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Christmas list: gardening gifts


by James Alexander-Sinclair

It is December (already) and Christmas is lurking around the corner like a tinsel clad, benevolent bogeyman, dripping with cranberry sauce and liqueur chocolates.


Woolly socksIt is December (already) and Christmas is lurking around the corner like a tinsel clad, benevolent bogeyman dripping with cranberry sauce and liqueur chocolates.

You know that perennial question “what would you like for Christmas”? It was all so very easy when I was a child. I always had a list of things without which life would be unbearable. One particular Christmas (around 1966), I remember the choice was between a Johnny Seven or a Secret Sam. Both were complicated weapons systems that fired plastic bullets and rubbery missiles. Those of you who are male and of a certain age will definitely remember them. As a teenager, it became even simpler: an envelope containing crisp notes rather than trusting the dubious tastes of one’s relatives. A mother’s idea of a cool T-shirt was always, always completely wrong.

Nowadays I have grown out of most toys (unless you count snazzy gadgets) and my tastes are far more practical. I take refuge in those garden essentials that are really boring but without which life would be a great deal more difficult and less enjoyable. So, for those interested, here are my top five Christmas presents.

Really warm socks. I have a fantastic, hard wearing pair of mohair socks that are perfect in boots and a gorgeously soft cashmere pair for shuffling around the house restoring the circulation. (I really am getting old and boring if I can get excited by socks.)

A small stainless steel border fork. Not much good for heavy digging but for working amongst plants it is absolutely perfect. Other indispensible tools include my plastic leaf rake that is excellent for leaves, borders and paths. Much better than the wire tined version.

A large plastic dustbin. Perfect for hedge clippings, rose prunings and anything else (provided it is not too heavy). Often much better than a wheelbarrow (especially if your garden has any steps). In the same parcel I would accept some large plastic buckets for collecting weeds and other, non-compostable, stuff.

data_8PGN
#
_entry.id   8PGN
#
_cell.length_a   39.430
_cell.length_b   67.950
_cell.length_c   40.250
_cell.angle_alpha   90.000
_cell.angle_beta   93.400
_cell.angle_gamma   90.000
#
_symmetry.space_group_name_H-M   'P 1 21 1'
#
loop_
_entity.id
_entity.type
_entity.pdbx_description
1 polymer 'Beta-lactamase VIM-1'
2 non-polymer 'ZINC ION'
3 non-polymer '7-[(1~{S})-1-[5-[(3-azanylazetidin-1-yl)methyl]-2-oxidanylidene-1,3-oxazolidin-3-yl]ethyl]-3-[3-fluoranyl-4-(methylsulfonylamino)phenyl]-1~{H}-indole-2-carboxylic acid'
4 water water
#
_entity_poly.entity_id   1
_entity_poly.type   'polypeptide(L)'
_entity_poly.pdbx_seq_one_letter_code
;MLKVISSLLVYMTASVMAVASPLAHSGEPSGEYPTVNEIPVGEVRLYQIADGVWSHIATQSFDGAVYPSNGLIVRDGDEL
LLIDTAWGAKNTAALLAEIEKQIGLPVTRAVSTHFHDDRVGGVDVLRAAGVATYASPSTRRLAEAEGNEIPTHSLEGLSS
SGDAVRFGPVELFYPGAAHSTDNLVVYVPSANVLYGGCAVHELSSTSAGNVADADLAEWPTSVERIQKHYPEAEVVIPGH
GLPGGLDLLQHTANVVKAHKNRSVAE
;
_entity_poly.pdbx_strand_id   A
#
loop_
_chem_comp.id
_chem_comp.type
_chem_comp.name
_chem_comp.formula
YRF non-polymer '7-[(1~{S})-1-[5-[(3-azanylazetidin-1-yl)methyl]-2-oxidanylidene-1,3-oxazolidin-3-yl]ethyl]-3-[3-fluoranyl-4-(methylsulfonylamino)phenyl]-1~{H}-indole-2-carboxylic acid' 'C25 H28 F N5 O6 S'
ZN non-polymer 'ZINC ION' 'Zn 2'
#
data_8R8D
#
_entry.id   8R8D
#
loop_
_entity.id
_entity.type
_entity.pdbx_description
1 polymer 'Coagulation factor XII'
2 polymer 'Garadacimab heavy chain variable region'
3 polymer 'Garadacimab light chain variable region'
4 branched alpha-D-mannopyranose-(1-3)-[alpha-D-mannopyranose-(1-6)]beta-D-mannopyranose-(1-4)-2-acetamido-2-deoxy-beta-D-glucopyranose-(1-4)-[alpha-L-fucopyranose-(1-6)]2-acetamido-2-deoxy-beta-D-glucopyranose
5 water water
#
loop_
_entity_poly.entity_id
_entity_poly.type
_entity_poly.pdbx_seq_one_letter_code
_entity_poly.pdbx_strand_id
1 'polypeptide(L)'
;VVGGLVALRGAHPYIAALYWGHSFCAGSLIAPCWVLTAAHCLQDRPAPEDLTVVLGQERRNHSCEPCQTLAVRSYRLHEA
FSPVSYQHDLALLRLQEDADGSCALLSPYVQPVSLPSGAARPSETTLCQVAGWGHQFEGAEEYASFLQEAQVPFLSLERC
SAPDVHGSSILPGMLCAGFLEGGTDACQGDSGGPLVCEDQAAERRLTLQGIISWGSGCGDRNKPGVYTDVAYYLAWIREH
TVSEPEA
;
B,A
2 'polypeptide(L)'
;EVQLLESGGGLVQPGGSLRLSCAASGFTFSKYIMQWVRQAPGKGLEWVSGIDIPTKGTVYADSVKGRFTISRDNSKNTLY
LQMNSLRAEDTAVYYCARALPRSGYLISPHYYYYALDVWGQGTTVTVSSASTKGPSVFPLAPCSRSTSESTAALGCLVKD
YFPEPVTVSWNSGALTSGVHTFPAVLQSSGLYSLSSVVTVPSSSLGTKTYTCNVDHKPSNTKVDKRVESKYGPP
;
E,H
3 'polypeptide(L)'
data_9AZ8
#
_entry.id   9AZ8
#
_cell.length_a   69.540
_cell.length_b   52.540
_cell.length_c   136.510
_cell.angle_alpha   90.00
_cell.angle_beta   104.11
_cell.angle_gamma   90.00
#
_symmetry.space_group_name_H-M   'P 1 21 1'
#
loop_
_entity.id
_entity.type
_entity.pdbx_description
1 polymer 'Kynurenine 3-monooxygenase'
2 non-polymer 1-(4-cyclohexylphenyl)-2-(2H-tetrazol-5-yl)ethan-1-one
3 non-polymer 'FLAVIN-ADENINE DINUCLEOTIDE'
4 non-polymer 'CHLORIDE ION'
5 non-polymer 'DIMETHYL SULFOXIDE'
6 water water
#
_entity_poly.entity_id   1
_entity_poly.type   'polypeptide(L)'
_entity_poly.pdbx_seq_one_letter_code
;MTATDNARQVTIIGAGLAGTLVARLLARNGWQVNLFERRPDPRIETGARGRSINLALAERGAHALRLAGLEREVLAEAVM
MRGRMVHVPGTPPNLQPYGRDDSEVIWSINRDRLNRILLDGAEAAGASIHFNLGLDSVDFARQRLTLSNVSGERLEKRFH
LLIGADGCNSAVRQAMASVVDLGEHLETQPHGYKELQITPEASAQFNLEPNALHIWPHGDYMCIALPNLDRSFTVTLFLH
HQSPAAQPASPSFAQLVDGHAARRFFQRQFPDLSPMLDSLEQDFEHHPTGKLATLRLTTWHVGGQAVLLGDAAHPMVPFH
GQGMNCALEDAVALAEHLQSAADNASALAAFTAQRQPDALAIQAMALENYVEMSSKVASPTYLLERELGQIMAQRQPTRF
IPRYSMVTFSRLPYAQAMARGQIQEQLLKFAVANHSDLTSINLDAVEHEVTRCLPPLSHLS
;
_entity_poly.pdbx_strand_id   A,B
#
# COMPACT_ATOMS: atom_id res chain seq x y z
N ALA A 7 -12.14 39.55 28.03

Almost anything from the catalogue of Crug Farm Plants. This is a wonderful nursery in North Wales stuffed with exotic plants of which I have never heard, from Aesculus wangii  to Zingiber mioga ‘Crug’s Zing’.

String: ideally tarred twine because it smells so good. I would like lots of it so wherever I look it will be easy to find. Those paper wrapped packages can, however, turn into a terrible tangle if you pull the wrong end or they get too wet, so I put them in old coffee tins with holes drilled in their lids. The loose end protrudes and any tangling and unravelling is safely confined.

I would add a subscription to Gardeners' World Magazine but that could be perceived as oiling up to my employers.

You probably have other, much better ideas.



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Gardeners' World Web User 04/12/2008 at 16:54

Manure. That's what I'd like, rather than a critique of your post.

Gardeners' World Web User 04/12/2008 at 18:53

i once gave my dad a ball of string for christmas. I was four and convinced that's what he wanted. Not sure I got that quite right.

Gardeners' World Web User 04/12/2008 at 19:08

last year I got a ball of twine on a spindle and a pair of scissors a stainless steel trowel and fork, christmas heaven!!!!!!

Gardeners' World Web User 05/12/2008 at 14:06

When the days are cold and stormy, I just get out my garden planters and create - either great arrangements for the house or wonderful containers for those Christmas towels and soaps in the bathroom.

Gardeners' World Web User 05/12/2008 at 21:16

Christmas pressies this year are wellies for daughter and son-in-law with thick socks so I can have mine back, Dad some pruning tools as he's mislaid his thats through his old age, I want some new buckets to keep all the foliage that I cut for my class of ladies that I teach in my workshops as I have so much that I run out of them and now have to use the dustbin.

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